Now, use the action plan developed in step 7 to adjust your current practices to achieve the target profile. Remember to repeat the steps frequently to improve your cybersecurity practices.

The Role of Storware

Storware Backup and Recovery can contribute to a company’s compliance with the NIST Cybersecurity Framework in several ways, although it’s important to acknowledge it’s just one piece of the puzzle. Here are some key aspects:

  • Identify – Storware helps catalog and track data assets across various environments, supporting asset identification within the Identify Function. By classifying data based on sensitivity, Storware aids in prioritizing critical assets for protection.
  • Protect – Granular access control mechanisms within Storware restrict unauthorized access to backups, aligning with Protect Function principles. Encryption of backups at rest strengthens data confidentiality as recommended by the framework. Features like immutability can hinder ransomware attacks, contributing to data integrity.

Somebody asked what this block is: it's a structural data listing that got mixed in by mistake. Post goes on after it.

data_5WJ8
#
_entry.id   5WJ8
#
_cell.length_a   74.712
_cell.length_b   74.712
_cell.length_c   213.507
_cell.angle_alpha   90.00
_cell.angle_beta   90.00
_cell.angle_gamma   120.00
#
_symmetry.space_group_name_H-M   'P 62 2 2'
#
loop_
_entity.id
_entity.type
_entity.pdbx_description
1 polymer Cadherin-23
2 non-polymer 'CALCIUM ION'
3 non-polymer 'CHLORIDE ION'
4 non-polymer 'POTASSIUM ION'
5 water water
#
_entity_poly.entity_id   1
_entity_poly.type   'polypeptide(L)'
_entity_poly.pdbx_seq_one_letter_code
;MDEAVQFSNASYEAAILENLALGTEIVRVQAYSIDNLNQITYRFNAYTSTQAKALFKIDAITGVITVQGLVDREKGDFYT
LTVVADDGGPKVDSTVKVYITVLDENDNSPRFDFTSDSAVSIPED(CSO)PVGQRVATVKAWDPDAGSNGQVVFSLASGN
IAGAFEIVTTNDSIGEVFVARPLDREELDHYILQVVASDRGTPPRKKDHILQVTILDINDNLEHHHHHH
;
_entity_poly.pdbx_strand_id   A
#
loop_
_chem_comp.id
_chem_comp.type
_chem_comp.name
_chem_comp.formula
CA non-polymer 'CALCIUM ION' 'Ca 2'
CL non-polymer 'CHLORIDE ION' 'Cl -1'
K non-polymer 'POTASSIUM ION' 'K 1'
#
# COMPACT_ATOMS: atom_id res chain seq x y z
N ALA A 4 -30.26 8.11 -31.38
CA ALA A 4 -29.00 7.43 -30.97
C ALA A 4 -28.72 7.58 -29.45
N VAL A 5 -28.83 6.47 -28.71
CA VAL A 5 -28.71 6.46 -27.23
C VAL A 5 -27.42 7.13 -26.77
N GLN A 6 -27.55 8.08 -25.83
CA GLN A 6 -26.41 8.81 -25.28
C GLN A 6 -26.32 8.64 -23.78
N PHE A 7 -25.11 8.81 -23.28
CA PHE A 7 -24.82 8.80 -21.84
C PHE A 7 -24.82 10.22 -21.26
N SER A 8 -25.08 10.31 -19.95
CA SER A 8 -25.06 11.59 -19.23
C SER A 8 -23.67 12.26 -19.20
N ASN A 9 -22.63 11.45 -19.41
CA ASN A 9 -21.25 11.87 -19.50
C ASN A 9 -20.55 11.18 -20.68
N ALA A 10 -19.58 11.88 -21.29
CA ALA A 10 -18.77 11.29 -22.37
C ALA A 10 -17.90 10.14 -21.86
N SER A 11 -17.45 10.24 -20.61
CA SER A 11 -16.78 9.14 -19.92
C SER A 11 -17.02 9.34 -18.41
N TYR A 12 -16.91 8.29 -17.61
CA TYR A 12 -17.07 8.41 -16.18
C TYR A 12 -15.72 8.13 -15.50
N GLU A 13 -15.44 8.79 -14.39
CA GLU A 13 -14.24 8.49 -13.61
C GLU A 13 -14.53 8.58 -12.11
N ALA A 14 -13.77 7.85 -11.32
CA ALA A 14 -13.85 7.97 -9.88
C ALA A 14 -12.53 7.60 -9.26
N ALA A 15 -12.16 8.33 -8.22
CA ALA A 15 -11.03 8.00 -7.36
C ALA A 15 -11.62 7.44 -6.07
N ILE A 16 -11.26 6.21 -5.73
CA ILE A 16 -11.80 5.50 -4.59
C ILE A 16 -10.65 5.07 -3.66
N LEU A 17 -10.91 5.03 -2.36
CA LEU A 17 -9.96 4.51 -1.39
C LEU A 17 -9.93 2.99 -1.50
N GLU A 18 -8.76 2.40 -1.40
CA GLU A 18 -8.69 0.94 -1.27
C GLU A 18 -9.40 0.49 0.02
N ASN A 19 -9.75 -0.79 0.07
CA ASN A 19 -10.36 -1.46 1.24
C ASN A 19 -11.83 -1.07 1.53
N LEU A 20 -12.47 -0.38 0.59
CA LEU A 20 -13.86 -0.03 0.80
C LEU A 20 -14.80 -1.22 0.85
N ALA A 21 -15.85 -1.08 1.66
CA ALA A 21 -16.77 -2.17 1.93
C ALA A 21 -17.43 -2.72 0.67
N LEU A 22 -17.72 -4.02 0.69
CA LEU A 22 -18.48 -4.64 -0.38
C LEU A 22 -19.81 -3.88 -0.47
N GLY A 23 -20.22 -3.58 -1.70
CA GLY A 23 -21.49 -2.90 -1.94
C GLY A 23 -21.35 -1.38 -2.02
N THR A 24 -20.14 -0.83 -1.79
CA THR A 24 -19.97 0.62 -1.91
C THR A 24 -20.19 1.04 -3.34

• Detect – Detailed audit logs within Storware track backup activities, supporting anomaly detection and incident response.
  • Respond – Storware facilitates quick restoration of data after incidents, minimizing downtime and business impact. The platform enables regular testing of backup and recovery procedures, ensuring readiness for incident response.
  • Recover – By enabling swift data recovery, Storware helps organizations restore normal operations quickly after disruptions. The ability to recover from cyberattacks and other incidents contributes to overall organizational resilience.

To Sum it Up

The NIST cybersecurity framework is a voluntary framework designed to help critical infrastructures and other businesses understand, reduce, and manage cybersecurity threats. This detailed framework is essentially made of three components and five core elements. Note that the framework is not meant to replace an organization’s existing cybersecurity program but rather to help understand and fix the gap in their system or act as a basis for creating a new security program. To create your unique cybersecurity, follow the seven steps provided by the NIST and ensure you repeat them as necessary to improve your business cybersecurity program.

text written by:

Angelika Jeżewska, CMO at Storware